29.05.2015 | Halya Coynash

Deadly secret: Putin criminalizes disclosure of Russian losses in Ukraine


Russian President Vladimir Putin has issued a decree classifying information about Russian military losses during “special operations in peacetime”, thus potentially enabling prosecution and imprisonment for divulging details about the deaths of Russian soldiers in eastern Ukraine.  As well as coinciding with publication of a second damning report this month about Russia’s undeclared war on Ukraine, the decree comes as another opposition politician Vladimir Kara-Murza, lies remains gravely ill in Moscow with symptoms of poisoning.

There is also news that Twitter has agreed to remove material that Russia has labelled ‘extremist’, with the term used very loosely, often in connection to those critical of the current regime in Russia.  This comes after announcements earlier in the week that Russia was seeking similar ‘cooperation’ from Facebook and Google.

Putin’s decree does not refer to military engagement, which the Kremlin with ever fading credibility denies, nor does it specify what is to be understood by ‘special operations’. 

The decree is hoped by a member of the Presidential Human Rights Council to refer only to statistical information about the numbers of soldiers killed, however the wording seems vague enough to leave scope for doubt as to how broadly it could be applied.

Human rights lawyer Ivan Pavlov considers the decree to be in breach of Article 7 of the Law on State Secrets which clearly stipulates information which may not be classified. This is “information about emergencies and catastrophes, jeopardizing citizens’ safety and health, and their consequences”.   He is in no doubt that the decree is aimed at stopping any attempts to investigate what he calls the Ukrainian situation.  He points out that Article 283.1 of the Criminal Code envisages punishment for unlawfully gathering information constituting a state secret, even if you didn’t know it was a secret and warns of a likely spate of prosecutions for supposed ‘treason’.

Sergei Krivenko from the Human Rights Council asserts – or “hopes” -  that the decree applies only to statistics, and not to mothers, for example, who inform of the death of their sons in Ukraine.  He believes that it is just as possible as before to speak about this, but that now the Defence Ministry will be able, on the basis of the decree, to refuse to provide this information.   He seems more optimistic than Pavlov in assuming that the provisions of the Law on State Secrets which, for example, prohibit classifying information pertaining to people’s rights and liberties, will prevail.  He does, however, acknowledge the lack of any legal definition for the term ‘special operation’ meaning that it remains to be seen how it will be interpreted.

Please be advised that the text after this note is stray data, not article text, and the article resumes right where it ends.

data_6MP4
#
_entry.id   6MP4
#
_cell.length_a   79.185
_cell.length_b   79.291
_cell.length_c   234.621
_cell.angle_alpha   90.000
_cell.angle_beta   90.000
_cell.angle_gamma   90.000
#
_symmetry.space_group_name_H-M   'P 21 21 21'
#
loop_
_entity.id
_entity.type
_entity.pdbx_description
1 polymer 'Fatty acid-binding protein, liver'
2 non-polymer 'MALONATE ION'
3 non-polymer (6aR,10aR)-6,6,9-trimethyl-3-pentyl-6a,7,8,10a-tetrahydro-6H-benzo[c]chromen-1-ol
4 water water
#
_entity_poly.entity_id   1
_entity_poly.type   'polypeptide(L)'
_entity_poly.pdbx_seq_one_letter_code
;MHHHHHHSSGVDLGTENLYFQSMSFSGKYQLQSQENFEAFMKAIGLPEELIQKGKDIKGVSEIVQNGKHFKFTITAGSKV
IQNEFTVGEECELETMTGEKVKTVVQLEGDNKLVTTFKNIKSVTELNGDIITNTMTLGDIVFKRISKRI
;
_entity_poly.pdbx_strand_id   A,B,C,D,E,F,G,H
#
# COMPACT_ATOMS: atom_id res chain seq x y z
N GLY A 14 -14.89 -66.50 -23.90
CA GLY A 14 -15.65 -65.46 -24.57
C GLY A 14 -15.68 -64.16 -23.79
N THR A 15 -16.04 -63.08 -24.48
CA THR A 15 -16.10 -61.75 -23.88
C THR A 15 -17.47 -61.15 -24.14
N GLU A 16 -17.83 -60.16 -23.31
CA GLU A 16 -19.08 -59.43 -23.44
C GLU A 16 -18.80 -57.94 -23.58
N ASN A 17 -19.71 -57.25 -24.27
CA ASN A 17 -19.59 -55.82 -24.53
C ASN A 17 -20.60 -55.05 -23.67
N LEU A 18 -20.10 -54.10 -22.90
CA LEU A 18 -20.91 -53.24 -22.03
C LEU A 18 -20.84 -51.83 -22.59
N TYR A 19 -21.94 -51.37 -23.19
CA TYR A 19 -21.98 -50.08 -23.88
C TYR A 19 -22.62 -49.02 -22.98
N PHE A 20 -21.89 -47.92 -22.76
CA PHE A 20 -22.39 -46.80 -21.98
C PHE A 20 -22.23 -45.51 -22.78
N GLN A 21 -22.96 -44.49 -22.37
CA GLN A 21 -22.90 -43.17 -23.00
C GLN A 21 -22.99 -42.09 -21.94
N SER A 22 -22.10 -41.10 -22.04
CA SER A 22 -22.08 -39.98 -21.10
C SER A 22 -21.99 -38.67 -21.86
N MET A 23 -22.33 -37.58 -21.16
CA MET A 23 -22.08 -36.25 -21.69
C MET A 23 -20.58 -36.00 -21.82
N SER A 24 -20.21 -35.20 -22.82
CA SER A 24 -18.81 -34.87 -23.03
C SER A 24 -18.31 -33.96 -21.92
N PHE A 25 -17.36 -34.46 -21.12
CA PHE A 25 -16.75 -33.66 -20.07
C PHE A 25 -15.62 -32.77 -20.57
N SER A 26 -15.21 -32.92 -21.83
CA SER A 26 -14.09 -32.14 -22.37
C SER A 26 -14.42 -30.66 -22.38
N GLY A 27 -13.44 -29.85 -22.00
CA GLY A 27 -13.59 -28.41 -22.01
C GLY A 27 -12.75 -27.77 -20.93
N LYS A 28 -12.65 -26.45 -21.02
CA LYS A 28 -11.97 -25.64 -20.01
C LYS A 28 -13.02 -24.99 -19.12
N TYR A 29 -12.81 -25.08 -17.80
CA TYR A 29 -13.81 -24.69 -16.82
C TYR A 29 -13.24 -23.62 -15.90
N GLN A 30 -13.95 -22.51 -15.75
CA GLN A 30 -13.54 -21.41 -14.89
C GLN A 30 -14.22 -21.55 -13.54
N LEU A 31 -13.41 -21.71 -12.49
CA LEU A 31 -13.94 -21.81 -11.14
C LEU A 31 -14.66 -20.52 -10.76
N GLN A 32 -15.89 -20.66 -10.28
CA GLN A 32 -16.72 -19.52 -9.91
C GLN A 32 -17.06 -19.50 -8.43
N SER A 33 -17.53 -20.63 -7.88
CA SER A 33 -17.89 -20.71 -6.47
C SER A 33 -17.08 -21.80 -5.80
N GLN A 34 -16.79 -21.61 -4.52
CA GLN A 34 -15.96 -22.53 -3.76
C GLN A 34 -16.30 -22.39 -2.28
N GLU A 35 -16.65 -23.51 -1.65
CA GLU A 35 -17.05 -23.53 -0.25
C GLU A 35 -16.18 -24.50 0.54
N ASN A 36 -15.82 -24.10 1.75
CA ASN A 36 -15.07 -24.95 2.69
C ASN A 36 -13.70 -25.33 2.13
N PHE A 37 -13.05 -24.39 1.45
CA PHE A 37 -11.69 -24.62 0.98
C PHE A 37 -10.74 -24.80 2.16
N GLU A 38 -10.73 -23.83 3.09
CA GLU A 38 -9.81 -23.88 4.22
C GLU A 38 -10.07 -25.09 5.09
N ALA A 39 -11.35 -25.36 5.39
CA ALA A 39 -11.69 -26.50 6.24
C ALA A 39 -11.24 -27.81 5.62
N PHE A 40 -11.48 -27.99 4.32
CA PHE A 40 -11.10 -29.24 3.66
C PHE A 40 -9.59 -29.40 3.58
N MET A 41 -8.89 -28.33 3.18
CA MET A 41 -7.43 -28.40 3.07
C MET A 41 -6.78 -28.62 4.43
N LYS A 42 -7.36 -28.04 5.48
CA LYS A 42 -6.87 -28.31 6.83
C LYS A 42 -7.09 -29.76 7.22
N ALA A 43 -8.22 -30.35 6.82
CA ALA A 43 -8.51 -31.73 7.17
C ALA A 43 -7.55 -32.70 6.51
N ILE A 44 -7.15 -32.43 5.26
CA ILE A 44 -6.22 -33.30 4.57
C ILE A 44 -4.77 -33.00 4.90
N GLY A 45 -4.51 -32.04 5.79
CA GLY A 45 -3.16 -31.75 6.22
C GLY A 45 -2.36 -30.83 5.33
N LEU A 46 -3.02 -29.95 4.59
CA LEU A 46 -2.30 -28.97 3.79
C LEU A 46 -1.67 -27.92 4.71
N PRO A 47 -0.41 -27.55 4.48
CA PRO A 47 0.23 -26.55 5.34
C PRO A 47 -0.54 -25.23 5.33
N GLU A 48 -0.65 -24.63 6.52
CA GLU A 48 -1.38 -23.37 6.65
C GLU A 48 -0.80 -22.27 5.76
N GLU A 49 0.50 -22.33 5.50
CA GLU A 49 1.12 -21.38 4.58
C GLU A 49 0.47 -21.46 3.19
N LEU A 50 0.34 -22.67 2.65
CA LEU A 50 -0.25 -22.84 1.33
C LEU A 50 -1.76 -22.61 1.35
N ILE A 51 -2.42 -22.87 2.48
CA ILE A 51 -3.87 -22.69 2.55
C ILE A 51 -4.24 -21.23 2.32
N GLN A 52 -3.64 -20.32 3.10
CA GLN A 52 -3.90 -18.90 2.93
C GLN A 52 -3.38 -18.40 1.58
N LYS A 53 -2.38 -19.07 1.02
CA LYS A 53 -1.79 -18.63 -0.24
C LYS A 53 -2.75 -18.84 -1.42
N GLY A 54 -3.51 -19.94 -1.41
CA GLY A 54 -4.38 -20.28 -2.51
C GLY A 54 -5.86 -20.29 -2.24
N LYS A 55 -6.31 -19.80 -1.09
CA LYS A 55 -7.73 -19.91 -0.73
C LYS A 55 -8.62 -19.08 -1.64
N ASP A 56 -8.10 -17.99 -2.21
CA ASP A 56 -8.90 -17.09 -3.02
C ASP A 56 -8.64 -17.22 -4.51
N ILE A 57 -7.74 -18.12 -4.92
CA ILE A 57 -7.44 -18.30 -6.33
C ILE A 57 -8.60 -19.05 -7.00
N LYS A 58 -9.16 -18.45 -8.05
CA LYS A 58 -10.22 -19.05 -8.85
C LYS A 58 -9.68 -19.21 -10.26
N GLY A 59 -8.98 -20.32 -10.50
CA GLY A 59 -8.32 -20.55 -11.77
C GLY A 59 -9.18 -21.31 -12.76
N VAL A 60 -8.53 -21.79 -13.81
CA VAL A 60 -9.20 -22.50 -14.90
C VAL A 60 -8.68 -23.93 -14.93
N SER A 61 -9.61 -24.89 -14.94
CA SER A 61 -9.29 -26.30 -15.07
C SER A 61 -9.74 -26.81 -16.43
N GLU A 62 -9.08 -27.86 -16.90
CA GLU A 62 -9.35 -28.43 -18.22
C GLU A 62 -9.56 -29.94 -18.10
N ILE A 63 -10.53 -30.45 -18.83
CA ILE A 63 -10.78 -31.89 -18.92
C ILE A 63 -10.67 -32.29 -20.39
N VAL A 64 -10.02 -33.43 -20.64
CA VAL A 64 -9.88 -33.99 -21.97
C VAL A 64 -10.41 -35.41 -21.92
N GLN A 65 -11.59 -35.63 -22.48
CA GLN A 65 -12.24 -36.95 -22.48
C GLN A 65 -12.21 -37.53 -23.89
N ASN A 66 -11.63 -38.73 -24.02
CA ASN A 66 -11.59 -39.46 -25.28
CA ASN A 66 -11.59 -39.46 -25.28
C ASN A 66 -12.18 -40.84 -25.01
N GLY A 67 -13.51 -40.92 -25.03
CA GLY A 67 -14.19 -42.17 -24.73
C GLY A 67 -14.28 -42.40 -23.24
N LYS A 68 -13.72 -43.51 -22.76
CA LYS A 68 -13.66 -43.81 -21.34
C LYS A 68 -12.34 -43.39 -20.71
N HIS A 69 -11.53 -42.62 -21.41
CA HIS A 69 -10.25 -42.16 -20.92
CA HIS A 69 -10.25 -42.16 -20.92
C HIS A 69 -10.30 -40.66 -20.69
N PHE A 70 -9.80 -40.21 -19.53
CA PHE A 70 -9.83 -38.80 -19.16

News of the decree coincided with publication by the Open Society Foundation of the English version of the original report Putin. War.  The report was put together by associates of slain politician Boris Nemtsov who had been investigating Russian military deaths in Ukraine when he was gunned down near the Kremlin on Feb 27 this year.  On Thursday another equally damning report Hiding in Plain Sight. Putin’s War in Ukraine was published by the Atlantic Council.

   Viktor Kara-Murza

The decree also came the day after Russian opposition politician Vladimir Kara-Murza became gravely ill with what is either a severe and unexplained case of food poisoning, or unidentified poison.  Just last month Kara-Murza lobbied US legislators to introduce a ‘Nemtsov list’, imposing sanctions on those particularly involved in Russia’s propaganda machine, seen as playing a role in Nemtsov’s murder.  Suspicions are inevitable, especially in the light of the ongoing inquiry into the murder by radioactive polonium in London of Kremlin whistle-blower Alexander Litvinenko, and mounting evidence that another whistle-blower Alexander Periplichny may also have been poisoned.  Litvinenko’s book accusing the Russian FSB [security service] of being behind the apartment bombings in 1999 was recently placed on Russia’s register of so-called ‘extremist’ – and prohibited – literature.

The decree is so incriminating that had it not been signed by Putin himself, you could almost believe somebody was setting him up. 

There have already been attempts to conceal information claiming that they were ‘state secrets’.  As reported, Lev Schlosberg, the Pskov journalist and politician who first revealed the deaths of probably most of a Pskov paratrooper regiment in Ukraine last August.  He was told by the military prosecutor when he asked for information about deaths of soldiers that the information was a ‘state secret’. 

Mother of seven, Svetlana Davydova was also accused of state treason and remanded in custody over her phone call to the Ukrainian embassy in Moscow.  She wanted to avoid bloodshed by warning them that Russian soldiers from Viazma (Smolensk oblast) were probably being sent to Ukraine. 

While the scandal that emerged over the detention of a mother still breastfeeding her 2-month-old daughter resulted in Davydova’s release from custody, it took lawyer Ivan Pavlov to make it quite clear how incriminating the court trial must look.  Something which is false cannot be deemed a state secret, and Russia is continuing to deny deployment of its forces in Ukraine. 

Putin’s latest decree has made that denial even more hollow.  Presumably, feeling the threat of information which can no longer be concealed, the aim is pure intimidation and terror of the population, with all too clear warnings of the legal - and other - consequences of not remaining silent. 

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